First, let's consider a supply shock that temporarily raises the price of energy by a large amount. In this case headline inflation will rise well above its underlying trend as the price of energy rises but will soon fall well below its underlying trend as the price of energy falls back to its initial level. On average, inflation will remain unchanged without any monetary policy action. But a tightening of monetary policy in reaction to the rise in headline inflation would lead to a decline in employment and inflation; and because of the long lags between monetary policy actions and changes in economic activity, that decline would occur some time down the road, when inflation would more likely be at or below its underlying trend. The outcome of such a policy would be a more pronounced fall in inflation with a decline in employment. Such a policy would be bad indeed because it would increase volatility in inflation and employment, which is the opposite of what a central bank should be trying to achieve as it seeks to promote price stability and maximum sustainable employment.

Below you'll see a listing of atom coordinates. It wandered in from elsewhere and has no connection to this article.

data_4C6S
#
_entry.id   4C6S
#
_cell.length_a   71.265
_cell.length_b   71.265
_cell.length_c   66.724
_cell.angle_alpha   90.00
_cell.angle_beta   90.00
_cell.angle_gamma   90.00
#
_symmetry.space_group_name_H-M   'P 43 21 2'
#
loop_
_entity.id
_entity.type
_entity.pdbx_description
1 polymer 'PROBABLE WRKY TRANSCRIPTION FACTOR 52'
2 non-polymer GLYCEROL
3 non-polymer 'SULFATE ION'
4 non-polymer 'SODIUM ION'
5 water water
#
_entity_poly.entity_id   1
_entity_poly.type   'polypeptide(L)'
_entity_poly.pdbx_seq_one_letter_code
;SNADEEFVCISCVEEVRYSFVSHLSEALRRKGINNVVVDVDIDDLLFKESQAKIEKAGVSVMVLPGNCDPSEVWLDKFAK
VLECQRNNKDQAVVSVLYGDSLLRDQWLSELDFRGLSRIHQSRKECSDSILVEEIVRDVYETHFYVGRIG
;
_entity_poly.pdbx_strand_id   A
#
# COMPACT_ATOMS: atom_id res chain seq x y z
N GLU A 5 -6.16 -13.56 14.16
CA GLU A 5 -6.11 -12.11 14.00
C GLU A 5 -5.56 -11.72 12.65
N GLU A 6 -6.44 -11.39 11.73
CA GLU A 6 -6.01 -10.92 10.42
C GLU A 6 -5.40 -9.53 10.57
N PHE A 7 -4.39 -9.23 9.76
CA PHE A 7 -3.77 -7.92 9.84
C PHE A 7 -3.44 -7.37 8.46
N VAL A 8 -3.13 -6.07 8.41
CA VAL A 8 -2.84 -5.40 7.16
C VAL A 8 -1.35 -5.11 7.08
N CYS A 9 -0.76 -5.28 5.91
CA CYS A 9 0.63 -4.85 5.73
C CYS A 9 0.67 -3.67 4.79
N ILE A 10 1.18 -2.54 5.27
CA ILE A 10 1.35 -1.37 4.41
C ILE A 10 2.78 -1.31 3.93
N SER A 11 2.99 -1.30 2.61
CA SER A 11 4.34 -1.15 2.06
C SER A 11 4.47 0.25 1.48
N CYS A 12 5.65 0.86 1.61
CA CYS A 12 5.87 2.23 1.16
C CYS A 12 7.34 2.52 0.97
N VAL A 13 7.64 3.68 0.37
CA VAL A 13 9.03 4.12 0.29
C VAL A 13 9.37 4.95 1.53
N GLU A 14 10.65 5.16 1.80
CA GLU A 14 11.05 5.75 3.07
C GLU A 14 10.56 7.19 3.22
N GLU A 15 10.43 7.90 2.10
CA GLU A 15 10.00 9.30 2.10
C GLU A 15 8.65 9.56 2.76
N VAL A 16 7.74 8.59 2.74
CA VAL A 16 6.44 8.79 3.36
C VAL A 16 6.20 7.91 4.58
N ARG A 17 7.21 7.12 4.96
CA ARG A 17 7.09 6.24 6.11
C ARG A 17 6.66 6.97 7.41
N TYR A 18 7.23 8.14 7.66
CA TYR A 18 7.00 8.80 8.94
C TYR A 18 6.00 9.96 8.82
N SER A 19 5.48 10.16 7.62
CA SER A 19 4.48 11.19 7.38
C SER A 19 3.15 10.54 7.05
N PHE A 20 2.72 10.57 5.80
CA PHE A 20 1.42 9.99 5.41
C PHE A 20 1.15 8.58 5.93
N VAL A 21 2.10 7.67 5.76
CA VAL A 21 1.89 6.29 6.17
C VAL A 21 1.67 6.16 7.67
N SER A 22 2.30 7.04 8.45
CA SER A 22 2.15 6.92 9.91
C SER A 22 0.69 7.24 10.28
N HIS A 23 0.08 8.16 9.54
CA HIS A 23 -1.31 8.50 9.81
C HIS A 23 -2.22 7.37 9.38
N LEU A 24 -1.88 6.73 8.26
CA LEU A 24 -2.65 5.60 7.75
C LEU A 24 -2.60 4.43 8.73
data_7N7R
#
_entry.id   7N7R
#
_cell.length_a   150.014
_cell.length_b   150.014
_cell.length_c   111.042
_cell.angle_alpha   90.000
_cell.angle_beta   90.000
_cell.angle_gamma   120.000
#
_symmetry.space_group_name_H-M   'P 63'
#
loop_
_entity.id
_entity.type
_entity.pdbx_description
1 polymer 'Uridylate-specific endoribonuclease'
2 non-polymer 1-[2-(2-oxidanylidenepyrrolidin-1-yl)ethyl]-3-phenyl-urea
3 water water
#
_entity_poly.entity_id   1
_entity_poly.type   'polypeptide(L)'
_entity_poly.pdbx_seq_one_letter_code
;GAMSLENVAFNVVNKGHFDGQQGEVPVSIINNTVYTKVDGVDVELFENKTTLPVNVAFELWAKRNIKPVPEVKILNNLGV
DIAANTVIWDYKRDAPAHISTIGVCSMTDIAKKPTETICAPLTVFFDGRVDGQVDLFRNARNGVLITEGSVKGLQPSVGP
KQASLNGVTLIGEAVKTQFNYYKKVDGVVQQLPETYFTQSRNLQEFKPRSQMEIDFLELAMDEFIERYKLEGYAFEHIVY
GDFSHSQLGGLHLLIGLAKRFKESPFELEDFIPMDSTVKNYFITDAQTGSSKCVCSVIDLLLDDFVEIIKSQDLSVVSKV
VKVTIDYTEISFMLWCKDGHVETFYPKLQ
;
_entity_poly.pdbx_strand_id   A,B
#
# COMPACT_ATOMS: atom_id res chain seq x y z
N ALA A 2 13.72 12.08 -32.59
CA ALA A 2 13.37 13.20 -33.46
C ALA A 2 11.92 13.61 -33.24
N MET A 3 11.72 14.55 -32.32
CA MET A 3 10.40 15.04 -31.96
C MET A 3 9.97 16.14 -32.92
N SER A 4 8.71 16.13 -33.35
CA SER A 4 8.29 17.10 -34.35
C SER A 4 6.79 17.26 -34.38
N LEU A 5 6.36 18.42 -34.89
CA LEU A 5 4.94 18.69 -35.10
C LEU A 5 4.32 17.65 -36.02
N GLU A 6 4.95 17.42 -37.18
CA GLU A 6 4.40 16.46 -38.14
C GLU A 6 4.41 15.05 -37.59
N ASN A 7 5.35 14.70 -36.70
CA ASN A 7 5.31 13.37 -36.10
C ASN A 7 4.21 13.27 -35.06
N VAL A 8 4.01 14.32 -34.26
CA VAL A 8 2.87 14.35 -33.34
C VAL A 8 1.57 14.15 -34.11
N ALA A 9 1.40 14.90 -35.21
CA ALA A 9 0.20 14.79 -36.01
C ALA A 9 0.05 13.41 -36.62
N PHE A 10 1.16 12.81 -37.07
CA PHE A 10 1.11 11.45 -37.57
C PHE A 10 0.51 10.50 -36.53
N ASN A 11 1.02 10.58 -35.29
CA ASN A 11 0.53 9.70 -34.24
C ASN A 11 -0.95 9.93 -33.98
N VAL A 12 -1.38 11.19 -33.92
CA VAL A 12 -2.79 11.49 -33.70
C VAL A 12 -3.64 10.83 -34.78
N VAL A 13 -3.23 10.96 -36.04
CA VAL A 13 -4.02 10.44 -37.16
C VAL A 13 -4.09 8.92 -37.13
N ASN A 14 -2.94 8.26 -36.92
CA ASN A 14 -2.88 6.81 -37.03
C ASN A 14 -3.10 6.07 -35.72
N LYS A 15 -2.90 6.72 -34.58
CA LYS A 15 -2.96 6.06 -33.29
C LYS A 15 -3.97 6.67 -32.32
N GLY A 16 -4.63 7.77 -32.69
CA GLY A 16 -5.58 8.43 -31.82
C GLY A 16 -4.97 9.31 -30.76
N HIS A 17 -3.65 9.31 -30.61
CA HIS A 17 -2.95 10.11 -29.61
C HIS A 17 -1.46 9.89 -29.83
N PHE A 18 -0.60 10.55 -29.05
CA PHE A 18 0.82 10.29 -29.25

But what if a supply shock leads to a permanent shift in the relative price of energy? Indeed, almost all commentators characterize the current oil price shock that way, in part because they see the rise of new economic powers like China as adding to the demand for energy in the foreseeable future. Although in that case the rise in relative energy prices is not reversed, the rate of change in energy prices does not persist: Headline inflation will rise with the increase in energy prices, but once energy prices reach their permanently high level, headline inflation will revert to its underlying trend rate. Thus, as long as the permanent change in relative energy prices does not lead to a change in the underlying trend rate of inflation--a crucial assumption--then headline inflation will come back down again. This is what we seem to have seen recently in the United States. From a low near $30 per barrel in late 2003, the price of oil rose to $70 per barrel by the middle of 2006, and it has stayed high, with the current price more than $80. That move increased headline PCE inflation to the 4 percent level for a time, but it has since retreated to around 2 percent (figure 1).